I live on a quiet residential street in Victoria, British Columbia, Canada. It’s rare to see a house being sold on our two block long street, and even rarer to see development, in-fill, or re-development.
A modest 1950s-era house up the street from me at 3031 Jackson Street is situated on a huge lot at the top of the hill. Currently, the lot is park-like, covered in a grove of mature Garry Oaks. This property has a development proposal to replace the single house with 10 townhouses.
I’m not against development or in-filling when it is done right, and respects the character of the neighbourhood, however I feel this proposed development plan fails on several important fronts.
Why don’t I like this development?
- It lacks imagination – the units are just little wooden boxes with limited, dark living space for the occupants
- It doesn’t contribute anything to the neighbouring properties or improve the street scape
- It imposes yet more traffic onto our residential street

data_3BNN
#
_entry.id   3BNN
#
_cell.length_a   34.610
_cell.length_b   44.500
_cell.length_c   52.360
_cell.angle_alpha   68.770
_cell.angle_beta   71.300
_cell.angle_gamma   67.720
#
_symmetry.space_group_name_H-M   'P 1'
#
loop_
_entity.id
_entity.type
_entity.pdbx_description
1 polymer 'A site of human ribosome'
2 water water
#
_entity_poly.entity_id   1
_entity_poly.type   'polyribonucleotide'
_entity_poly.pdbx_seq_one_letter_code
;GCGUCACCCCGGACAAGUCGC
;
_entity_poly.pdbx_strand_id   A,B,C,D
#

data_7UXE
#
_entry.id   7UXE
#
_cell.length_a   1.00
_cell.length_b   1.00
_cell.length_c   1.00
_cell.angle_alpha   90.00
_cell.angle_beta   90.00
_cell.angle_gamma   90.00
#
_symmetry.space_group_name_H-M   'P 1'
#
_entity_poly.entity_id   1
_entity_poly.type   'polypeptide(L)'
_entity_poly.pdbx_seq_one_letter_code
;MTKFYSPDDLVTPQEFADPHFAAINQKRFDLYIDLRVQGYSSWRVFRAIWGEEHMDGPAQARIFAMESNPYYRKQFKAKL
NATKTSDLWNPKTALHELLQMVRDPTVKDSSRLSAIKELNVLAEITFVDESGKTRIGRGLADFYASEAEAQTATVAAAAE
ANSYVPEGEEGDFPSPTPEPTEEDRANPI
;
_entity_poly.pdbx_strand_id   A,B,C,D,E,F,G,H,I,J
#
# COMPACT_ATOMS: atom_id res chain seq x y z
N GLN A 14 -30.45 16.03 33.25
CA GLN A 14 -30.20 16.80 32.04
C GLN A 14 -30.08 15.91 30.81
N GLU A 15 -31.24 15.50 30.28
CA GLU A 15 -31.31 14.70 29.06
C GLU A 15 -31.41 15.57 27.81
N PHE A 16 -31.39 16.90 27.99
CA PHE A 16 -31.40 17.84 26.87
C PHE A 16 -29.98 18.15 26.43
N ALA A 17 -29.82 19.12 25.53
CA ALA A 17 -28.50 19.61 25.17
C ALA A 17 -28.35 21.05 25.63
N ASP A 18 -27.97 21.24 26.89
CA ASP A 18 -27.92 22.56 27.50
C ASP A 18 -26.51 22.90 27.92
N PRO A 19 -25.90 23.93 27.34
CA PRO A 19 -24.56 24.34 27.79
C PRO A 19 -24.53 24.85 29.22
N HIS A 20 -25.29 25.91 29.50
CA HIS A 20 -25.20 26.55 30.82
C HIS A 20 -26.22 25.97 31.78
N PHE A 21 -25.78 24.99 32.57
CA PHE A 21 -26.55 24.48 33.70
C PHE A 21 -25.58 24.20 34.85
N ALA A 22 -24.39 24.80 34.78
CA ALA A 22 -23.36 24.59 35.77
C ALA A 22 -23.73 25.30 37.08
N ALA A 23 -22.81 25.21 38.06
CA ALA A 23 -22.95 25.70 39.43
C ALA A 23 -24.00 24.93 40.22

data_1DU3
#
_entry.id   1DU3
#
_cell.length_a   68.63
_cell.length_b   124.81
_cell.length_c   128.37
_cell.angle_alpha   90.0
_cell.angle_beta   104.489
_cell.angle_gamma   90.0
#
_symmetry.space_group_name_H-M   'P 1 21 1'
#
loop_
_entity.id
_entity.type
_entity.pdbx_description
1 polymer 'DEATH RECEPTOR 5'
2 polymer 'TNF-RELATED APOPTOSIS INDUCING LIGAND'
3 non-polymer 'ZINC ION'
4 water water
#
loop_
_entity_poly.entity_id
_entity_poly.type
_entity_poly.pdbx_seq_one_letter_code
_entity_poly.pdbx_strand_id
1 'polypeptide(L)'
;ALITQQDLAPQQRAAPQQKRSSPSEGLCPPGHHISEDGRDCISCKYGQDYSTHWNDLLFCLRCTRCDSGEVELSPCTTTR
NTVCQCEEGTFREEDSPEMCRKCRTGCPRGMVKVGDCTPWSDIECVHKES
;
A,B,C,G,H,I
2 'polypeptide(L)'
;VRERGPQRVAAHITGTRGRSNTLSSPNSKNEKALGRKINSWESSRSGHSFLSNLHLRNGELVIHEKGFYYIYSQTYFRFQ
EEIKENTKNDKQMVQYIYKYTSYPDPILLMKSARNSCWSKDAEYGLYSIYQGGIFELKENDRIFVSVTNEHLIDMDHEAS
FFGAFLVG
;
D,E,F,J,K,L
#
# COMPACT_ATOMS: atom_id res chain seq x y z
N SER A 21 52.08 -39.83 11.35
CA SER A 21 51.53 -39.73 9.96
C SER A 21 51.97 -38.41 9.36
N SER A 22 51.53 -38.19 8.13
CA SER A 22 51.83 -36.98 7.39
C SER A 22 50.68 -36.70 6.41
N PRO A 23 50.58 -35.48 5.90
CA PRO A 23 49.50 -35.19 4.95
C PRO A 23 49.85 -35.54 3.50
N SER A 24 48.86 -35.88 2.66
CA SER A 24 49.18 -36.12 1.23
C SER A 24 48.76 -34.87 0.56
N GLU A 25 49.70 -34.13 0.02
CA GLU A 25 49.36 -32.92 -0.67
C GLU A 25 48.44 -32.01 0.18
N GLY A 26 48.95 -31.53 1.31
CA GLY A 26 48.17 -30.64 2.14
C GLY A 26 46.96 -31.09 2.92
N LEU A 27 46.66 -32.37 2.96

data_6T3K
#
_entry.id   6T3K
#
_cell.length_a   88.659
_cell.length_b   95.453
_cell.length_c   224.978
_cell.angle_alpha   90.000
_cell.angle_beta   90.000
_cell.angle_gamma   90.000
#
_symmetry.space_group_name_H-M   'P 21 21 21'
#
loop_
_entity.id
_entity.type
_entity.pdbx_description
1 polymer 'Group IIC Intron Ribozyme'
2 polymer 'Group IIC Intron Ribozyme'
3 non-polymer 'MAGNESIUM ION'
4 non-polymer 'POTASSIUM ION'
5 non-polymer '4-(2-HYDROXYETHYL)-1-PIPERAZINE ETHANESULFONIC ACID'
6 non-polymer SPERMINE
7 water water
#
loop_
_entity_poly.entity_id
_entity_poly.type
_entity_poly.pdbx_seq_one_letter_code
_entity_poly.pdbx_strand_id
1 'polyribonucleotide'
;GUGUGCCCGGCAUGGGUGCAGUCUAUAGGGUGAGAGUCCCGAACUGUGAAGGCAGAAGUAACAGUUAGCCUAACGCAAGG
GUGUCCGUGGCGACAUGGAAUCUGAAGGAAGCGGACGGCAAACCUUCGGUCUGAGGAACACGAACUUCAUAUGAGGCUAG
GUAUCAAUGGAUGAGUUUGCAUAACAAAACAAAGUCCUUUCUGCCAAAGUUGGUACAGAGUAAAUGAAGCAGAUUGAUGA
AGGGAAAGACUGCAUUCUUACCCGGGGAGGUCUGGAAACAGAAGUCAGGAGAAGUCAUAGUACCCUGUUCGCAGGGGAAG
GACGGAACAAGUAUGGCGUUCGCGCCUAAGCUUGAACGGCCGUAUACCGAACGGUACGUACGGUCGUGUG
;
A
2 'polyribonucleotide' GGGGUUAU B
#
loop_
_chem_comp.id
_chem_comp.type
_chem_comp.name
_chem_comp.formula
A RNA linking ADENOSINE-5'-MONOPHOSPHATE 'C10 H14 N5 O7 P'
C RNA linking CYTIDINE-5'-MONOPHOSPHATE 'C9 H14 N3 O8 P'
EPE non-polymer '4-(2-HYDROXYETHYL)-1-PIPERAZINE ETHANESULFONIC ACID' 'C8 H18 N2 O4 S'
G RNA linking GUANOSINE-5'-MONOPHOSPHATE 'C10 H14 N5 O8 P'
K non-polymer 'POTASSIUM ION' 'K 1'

- Ten townhouses is too dense for this location
The developer’s plans tell me they are keeping their risk low by minimizing what they spend on the units, and maximizing the number of units to be offered for sale. I support the concept of the investors making money, but they also need to give benefits to the neighbourhood, not just build, sell, and move onto the next project.
What do I want to see?
- Fewer units and bigger, better-designed homes that people will want to live in for years to come
- More expensive units offering luxury features, better finishing on the outside, innovative building methods
- Better siting of the units to take advantage of the potential views from the high points of the property, even if this means removing more trees
- Rotate the units fronting Jackson Street so they are parallel to the street, compliment the existing houses, rather than hiding them away in the trees at odd angles
- Build energy efficiency into every unit and maximize natural light to inside spaces